Mr Auwal Rafsanjani, Executive Director, Civil Society Legislative Advocacy Center (CISLAC), says Small and Medium-sized Enterprises (SMEs) remain critical constituents of Nigeria economy.
Rafsanjani made this known at a stakeholders’ sensitisation and consultation on the benefits of the African Continental Free Trade Area (AfCFTA) Agreement in Lagos.
The sensitisation and consultation was in conjunction with Oxfam,Chartered Institute of Taxation of Nigeria (CITN) and CISLAC.
He said it was worthy of note that Small and Medium-sized Enterprises (SMEs) are the backbone of many developing economies.
According to him, they are important contributors to employment, output growth and trade expansion.
“On Jan. 1, 2021, the implementation of the African Continental Free Trade Area agreement (AfCFTA) commenced after it came into force on May 30, 2019.
“This represented the biggest global trade area with a market of 1.2 billion people and a projected cumulative GDP of 3.4 trillion dollars since the creation of the World Trade Organisation (WTO) in 1995.
“Its primary objective is to deepen African economic integration through a single market for goods and services and promote industrial development through diversification and regional value chain development.
“Ultimately, it aimed at providing great opportunities to enhance industrialisation in Africa by removing tariffs on and other barriers to trade, goods and services as well as increase intra-African investment outcomes.
“While the AfCFTA has great potential to support economic development on the continent, some enterprises may not be able to take advantage of the agreement.
“Or compete with an influx of new competitors from other countries within the free trade area, because of internal inefficiencies within businesses or suboptimal business environments.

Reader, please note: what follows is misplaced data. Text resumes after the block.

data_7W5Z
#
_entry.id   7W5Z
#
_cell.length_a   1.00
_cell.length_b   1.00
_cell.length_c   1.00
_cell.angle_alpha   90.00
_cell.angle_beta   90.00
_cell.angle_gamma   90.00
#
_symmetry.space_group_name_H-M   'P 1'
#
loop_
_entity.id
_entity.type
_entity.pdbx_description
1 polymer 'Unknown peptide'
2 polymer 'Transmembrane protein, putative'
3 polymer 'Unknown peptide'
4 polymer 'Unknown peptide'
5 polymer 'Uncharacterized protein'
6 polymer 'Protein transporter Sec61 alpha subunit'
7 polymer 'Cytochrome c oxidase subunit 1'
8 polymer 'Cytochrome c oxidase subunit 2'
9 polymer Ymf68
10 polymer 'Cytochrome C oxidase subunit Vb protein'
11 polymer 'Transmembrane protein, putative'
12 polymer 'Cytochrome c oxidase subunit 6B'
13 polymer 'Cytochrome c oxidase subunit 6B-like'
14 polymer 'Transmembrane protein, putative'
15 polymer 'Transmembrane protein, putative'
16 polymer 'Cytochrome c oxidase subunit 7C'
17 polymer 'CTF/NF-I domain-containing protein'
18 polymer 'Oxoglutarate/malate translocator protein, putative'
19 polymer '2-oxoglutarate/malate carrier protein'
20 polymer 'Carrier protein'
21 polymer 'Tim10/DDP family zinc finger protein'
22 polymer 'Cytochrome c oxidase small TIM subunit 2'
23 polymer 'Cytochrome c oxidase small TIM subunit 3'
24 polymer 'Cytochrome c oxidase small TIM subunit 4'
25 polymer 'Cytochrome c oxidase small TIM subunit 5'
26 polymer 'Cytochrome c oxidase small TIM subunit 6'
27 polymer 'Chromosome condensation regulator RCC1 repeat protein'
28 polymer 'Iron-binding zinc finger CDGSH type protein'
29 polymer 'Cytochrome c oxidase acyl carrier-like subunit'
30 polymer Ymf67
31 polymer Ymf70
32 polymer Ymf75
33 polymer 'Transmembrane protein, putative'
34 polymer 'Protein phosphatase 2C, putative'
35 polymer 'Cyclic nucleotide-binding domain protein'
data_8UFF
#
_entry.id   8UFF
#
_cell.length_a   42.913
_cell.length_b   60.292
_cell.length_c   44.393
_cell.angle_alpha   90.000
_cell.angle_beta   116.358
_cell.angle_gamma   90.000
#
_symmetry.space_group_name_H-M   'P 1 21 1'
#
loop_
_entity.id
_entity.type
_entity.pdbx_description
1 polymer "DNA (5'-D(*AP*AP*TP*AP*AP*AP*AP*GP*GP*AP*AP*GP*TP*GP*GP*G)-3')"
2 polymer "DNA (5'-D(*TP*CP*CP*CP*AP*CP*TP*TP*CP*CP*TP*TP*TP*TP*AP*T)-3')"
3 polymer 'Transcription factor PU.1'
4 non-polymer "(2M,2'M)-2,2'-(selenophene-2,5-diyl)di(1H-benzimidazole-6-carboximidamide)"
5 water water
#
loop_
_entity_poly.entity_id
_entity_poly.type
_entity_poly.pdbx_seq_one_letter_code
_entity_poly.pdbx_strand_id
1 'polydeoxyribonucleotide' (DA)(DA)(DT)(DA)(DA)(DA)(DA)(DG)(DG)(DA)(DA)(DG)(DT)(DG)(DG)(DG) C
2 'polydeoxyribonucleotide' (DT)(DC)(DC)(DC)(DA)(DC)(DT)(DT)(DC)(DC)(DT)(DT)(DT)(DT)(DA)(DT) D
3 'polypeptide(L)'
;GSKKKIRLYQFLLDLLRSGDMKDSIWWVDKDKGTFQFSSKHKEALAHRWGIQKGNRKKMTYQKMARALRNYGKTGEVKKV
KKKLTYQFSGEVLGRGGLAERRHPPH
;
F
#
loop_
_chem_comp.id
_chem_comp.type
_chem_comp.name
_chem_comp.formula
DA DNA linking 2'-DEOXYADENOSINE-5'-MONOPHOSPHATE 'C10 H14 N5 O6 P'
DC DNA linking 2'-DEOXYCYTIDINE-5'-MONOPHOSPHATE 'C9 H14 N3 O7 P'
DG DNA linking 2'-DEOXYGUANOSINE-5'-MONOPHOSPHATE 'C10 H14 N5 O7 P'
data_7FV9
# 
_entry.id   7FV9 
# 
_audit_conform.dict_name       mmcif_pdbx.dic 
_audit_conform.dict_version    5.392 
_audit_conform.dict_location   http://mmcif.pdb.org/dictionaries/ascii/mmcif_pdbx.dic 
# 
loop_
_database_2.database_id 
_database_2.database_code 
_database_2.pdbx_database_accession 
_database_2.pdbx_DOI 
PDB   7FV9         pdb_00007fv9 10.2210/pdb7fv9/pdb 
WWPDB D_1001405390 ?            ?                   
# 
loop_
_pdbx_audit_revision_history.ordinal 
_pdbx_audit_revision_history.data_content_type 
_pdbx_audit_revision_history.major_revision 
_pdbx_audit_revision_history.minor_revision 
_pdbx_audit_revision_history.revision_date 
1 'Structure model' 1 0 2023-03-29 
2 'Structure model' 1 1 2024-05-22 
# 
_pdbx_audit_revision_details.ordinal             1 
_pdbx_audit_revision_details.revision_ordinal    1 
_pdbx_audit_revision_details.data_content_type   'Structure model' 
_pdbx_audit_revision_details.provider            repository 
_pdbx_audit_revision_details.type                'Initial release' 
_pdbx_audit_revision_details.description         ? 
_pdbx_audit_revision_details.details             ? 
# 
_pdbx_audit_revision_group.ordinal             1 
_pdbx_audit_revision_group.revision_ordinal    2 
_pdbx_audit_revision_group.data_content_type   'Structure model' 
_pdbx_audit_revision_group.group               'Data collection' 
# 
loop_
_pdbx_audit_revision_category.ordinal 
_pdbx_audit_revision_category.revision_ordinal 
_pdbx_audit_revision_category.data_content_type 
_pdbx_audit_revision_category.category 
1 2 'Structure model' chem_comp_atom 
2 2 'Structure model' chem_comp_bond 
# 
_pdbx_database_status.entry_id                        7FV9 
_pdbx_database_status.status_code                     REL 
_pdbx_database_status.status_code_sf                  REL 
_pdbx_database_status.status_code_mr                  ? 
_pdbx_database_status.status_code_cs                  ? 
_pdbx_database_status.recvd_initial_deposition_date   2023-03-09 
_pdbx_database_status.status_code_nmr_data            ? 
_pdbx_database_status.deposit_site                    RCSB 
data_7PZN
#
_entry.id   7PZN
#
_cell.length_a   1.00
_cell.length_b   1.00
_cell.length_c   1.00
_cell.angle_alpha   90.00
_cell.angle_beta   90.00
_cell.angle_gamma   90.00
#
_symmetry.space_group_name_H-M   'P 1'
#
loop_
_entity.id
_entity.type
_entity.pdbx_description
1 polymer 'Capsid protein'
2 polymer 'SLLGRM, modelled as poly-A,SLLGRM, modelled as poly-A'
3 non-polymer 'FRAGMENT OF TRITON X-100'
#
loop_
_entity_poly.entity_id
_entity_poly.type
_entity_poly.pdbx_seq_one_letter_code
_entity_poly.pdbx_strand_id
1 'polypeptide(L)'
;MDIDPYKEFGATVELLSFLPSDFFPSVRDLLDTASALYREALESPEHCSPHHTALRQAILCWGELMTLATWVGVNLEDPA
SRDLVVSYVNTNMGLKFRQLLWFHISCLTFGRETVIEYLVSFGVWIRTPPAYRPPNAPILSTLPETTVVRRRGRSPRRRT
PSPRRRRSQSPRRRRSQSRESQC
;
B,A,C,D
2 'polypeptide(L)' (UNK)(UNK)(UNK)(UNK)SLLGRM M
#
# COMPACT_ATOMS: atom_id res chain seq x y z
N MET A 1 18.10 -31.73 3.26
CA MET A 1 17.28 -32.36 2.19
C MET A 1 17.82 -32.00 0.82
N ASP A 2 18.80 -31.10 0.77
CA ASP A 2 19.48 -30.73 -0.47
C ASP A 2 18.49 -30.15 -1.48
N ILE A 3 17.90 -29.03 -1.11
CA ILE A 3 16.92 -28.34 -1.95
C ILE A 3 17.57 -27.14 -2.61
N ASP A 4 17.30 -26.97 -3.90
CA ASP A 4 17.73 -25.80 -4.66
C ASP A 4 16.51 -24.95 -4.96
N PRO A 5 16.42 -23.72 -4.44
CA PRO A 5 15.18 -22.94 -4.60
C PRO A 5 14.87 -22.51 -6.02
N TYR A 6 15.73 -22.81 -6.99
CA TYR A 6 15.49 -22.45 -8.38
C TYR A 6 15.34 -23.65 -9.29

“These potential challenges for businesses sparked some opposition to the AfCFTA in Nigeria and led Nigeria to be the one of the last countries to sign the agreement on July 9, 2019,” Rafsanjani said.
Quoting the National Bureau of Statistics (NBS) and Small and Medium Enterprises Development Agency of Nigeria (SMEDAN), he said that SMEs in Nigeria, accounts for about 96 per cent of registered Nigerian businesses.
“It employs about 75 per cent of the national labour force and contributes 48 per cent to the country’s Gross Domestic Product (GDP),” the executive director said.
He said that the Federal Government was currently at the third phase, being the implementation phase of the AfCFTA.
“On its part, it has made concerted efforts toward positioning SMEs to harness the numerous benefits of the AfCFTA on implementation through formalisation and engagements with the public sector agencies to strengthen the capacity of SMEs to harness available opportunities,” Rafsanjani said.
He said that in spite of the sensitisation and consultation campaigns in all the geopolitical zones, there was a seeming lack of mass enlightenment on the AfCFTA with just about 30 groups and 2,317 natural people sensitised and consulted on AfCFTA by the Nigerian Office for Trade Negotiations (NOTN).
This, the executive director said, has the institutional framework and foundation for Nigeria’s trade policy infrastructure implementation.
A 2020 survey of 1,804 MSMEs across Nigeria by the Nigerian Association of Chambers of Commerce, Industry, Mines, and Agriculture (NACCIMA) showed that more than 50 per cent of those surveyed were most concerned about the threat posed by importing cheaper goods competing with local products due to the AfCFTA, while only 20 per cent were aware of the existence of the AfCFTA.
Rafsanjani said that impact of the AfCFTA could not be determined by the government policies alone, but also by how much the private sector leverages the abundant opportunities available in the free trade area in Africa.